There was never any question where Mother Nature's Market and Deli was going to open. In fact, when the small group banded together to open a natural, organic food store, the only location that made any sense was Cook Street Village.
Earlier this month, it became a reality.
The newest addition to the village mix is tucked into just over 5,000 square feet of commercial space at 240 Cook St., on the ground floor of Essencia Verde, the mixed commercial-residential building at the corner of Cook and Sutlej streets.
The market's exterior is subtle and blends into the new building and the Village's quaint surroundings. And that says a lot about the store.
According to Craig Hermanson, one of the owners and store manager, part of the philosophy behind Mother Nature's is building a community and becoming part of the mosaic of the area rather than establishing itself as a competitor.
"We tried to adjust our product mix so there wouldn't be much impact on existing vendors," he said, noting there is some overlap with the small Lifestyle Markets up the street, but only a tiny overlap with Oxford Foods' product mix, and no competition with the area's butcher.
"For our part, we wanted to be by a conventional grocery store. Our product overlap is maybe five per cent, so if we are close it acts as a draw and we are a draw for them as well. There will be a lot of people who still want conventional products," he said.
But Cook Street was much more than a convenient spot to set up near an established conventional grocer.
"It's perfect for this kind of place. I might be worried [about opening an independent natural grocer] if we were somewhere else in town, but so many people here are health-minded and looking for these types of products that we are not worried about it," he said.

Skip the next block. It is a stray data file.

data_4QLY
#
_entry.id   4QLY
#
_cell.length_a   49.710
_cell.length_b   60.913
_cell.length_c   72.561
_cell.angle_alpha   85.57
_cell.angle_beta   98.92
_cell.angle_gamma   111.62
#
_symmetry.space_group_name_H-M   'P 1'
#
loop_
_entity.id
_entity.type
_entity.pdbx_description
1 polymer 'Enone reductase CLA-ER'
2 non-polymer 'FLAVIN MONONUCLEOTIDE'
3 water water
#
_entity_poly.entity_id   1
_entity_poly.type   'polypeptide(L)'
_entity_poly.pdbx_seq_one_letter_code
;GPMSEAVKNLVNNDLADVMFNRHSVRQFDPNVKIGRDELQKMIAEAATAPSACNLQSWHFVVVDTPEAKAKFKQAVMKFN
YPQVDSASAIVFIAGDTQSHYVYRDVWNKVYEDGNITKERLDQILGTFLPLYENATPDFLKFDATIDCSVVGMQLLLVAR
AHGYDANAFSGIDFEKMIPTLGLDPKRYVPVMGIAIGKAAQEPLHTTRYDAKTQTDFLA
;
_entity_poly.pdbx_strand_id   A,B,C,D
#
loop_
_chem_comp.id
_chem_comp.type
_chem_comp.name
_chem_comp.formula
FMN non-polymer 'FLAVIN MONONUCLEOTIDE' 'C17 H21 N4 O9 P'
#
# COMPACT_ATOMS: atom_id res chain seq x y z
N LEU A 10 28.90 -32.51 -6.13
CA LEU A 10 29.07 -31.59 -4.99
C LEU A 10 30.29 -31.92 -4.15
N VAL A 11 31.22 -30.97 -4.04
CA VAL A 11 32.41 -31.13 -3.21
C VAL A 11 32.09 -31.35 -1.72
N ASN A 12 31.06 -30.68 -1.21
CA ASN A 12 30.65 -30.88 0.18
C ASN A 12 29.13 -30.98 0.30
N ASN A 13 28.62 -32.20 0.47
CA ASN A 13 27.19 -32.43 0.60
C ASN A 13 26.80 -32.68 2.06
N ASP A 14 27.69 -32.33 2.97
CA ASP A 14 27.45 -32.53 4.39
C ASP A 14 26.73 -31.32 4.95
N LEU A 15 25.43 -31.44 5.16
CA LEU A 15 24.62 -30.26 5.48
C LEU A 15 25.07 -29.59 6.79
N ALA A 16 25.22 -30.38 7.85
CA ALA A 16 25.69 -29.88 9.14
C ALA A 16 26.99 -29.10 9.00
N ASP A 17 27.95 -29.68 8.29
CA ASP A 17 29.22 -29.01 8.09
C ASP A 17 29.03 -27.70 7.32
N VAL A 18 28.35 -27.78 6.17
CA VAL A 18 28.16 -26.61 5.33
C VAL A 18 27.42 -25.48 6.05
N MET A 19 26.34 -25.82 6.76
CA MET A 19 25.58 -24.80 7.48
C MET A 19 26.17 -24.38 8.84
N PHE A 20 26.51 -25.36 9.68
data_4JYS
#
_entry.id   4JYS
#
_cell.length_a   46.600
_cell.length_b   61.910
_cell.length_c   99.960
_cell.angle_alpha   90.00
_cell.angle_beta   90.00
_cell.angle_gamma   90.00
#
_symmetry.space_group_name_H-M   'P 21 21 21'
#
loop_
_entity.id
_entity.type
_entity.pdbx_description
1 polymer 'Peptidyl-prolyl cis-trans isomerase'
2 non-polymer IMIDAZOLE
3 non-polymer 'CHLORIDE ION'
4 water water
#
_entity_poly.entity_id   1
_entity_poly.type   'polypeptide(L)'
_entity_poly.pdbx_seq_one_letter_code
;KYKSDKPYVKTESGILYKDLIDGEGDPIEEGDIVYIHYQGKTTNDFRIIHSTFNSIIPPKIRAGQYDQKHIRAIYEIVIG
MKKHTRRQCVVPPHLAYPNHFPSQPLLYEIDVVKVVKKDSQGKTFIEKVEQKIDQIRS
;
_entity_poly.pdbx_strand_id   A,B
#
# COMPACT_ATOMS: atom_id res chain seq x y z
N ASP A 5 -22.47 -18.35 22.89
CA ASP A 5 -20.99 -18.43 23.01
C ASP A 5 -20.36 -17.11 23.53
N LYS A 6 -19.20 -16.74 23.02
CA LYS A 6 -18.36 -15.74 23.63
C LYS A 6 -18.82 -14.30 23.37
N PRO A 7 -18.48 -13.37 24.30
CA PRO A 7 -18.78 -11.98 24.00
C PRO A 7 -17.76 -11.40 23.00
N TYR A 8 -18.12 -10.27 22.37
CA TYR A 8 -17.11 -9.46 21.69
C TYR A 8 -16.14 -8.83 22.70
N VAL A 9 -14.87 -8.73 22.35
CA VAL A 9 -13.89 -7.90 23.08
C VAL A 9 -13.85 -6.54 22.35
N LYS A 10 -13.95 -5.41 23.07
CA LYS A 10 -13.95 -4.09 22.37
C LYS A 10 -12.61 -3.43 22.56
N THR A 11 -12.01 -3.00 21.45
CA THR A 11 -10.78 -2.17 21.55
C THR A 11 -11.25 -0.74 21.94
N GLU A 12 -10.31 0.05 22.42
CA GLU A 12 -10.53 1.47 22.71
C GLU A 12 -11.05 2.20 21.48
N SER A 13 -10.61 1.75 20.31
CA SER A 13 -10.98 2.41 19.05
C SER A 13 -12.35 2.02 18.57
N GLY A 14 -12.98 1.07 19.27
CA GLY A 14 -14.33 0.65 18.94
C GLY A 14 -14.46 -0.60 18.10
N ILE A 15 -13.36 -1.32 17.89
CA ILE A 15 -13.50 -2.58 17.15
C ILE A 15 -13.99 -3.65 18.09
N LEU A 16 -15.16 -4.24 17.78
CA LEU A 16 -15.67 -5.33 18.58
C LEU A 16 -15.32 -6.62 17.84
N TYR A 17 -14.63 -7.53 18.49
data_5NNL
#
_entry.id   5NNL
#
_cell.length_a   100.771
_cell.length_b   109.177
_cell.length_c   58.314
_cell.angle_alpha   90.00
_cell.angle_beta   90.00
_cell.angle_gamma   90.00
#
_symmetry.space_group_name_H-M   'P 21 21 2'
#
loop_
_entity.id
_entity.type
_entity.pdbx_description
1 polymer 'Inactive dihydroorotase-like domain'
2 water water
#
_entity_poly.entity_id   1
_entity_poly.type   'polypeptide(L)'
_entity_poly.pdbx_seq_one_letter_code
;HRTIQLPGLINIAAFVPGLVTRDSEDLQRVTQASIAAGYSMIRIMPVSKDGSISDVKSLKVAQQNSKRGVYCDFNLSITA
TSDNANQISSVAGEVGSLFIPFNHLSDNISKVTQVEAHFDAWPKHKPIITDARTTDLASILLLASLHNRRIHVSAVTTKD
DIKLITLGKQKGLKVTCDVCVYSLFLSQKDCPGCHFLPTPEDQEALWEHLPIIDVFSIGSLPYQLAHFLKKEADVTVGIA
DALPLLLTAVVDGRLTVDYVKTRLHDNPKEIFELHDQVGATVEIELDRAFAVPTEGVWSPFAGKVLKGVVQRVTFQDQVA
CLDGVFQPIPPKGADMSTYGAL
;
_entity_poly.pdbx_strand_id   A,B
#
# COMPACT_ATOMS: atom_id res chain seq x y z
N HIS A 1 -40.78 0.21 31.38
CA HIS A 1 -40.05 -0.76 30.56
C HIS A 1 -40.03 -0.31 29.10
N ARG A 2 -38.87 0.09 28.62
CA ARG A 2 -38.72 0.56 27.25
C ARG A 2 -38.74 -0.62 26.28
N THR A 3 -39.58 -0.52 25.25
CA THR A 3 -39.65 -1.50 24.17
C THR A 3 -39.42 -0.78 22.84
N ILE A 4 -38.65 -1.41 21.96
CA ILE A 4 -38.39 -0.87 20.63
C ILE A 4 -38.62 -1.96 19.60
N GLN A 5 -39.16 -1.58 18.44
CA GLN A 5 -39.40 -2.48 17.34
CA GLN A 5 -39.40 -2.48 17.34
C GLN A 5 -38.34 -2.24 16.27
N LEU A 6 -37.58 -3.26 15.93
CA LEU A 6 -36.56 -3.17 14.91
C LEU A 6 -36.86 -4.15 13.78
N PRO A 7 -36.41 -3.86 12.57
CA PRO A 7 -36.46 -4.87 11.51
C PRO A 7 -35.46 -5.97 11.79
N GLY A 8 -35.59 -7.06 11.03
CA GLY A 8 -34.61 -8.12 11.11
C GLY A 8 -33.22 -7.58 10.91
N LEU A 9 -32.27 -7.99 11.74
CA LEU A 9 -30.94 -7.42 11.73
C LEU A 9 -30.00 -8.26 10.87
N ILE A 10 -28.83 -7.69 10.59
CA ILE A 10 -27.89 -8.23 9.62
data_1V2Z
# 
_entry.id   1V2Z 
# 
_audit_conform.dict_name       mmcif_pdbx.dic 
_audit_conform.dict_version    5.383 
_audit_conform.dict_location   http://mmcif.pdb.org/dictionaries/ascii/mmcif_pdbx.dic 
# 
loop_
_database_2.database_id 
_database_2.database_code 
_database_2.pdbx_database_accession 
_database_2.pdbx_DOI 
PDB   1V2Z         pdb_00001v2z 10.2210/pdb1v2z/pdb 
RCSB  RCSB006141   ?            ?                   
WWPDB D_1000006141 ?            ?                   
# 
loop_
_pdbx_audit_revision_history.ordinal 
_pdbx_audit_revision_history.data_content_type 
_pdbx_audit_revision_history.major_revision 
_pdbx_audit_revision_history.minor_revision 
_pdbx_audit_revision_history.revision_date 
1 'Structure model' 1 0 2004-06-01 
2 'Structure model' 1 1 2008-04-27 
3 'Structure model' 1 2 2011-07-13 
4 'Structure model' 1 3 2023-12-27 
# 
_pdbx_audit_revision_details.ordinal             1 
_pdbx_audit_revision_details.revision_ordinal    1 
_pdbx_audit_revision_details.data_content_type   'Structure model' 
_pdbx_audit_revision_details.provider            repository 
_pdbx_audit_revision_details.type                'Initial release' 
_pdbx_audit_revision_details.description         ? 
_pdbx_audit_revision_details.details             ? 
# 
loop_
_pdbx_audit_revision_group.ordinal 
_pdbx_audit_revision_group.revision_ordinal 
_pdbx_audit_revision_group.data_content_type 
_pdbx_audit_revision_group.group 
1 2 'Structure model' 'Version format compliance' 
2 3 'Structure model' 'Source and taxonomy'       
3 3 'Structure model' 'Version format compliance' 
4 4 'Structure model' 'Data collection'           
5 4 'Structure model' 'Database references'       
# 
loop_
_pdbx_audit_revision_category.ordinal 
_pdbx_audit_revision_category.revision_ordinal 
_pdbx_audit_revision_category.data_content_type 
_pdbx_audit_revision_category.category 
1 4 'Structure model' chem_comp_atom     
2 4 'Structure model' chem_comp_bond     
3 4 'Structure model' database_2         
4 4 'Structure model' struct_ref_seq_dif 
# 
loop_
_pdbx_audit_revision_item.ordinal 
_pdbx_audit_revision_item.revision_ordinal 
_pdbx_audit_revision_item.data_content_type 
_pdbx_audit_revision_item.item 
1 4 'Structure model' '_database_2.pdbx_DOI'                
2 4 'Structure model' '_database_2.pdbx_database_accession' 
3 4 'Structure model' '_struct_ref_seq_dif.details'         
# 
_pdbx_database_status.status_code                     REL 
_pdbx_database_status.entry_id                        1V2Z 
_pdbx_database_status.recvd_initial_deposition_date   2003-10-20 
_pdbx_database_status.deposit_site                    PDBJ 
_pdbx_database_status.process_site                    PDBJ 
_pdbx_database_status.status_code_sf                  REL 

Hermanson admits the ownership group - made up of Huguette Barbot, Brenda Tobin, Mike Scholtens and Klaus Allerdissen - is still a little nervous about the daunting challenge of striking out on its own, but he suggests excitement is the more powerful emotion right now.
"[Being in charge] feels good but it was a huge amount of work. We anticipated that but it went way beyond what we expected," Hermanson said.
Hermanson, who spent 20 years with Save On Foods before joining Planet Organic and meeting Barbot and Scholtens - Tobin was previously restaurant manager at the James Bay Inn - said the ownership group are "just local ordinary people who don't have a huge amount of money." So they did as much of the construction and leaseimprovement work on the space by themselves as they could.
The group managed to design and plan the store, do the flooring, painting, a variety of construction projects and sourcing equipment - gently used whenever possible to lessen the environmental impact - as they led up to opening day, Aug. 9. "There's a great sense of pride and accomplishment in getting this done," Hermanson said.
He notes the community has already started to respond.
"During construction, we actually had a lot of interaction with residents," he said, noting they kept the doors open and didn't paper the windows while they remodelled the space. "Locals were always poking their heads in and we'd take them on tours."
What they would see now is a store that looks much like any small grocery store.
"The philosophy was to provide a store that mirrors a conventional grocery store but is all natural and local, our focus is to bring in as much local stuff as we can," said Hermanson, noting they already have more than 200 different suppliers, some of them small home-based producers and farmers.
"For us its all about community, sustainability and healthy products and supporting local vendors and local farmers."
The deli has become a busy spot in the store despite a limited menu as the store gets up to speed, but there is promise of adding new items in the near future.
The same is true of employees. They currently have 30 but that is expected to grow to 50.
The store is open seven days a week from 9 a.m. until 9 p.m.
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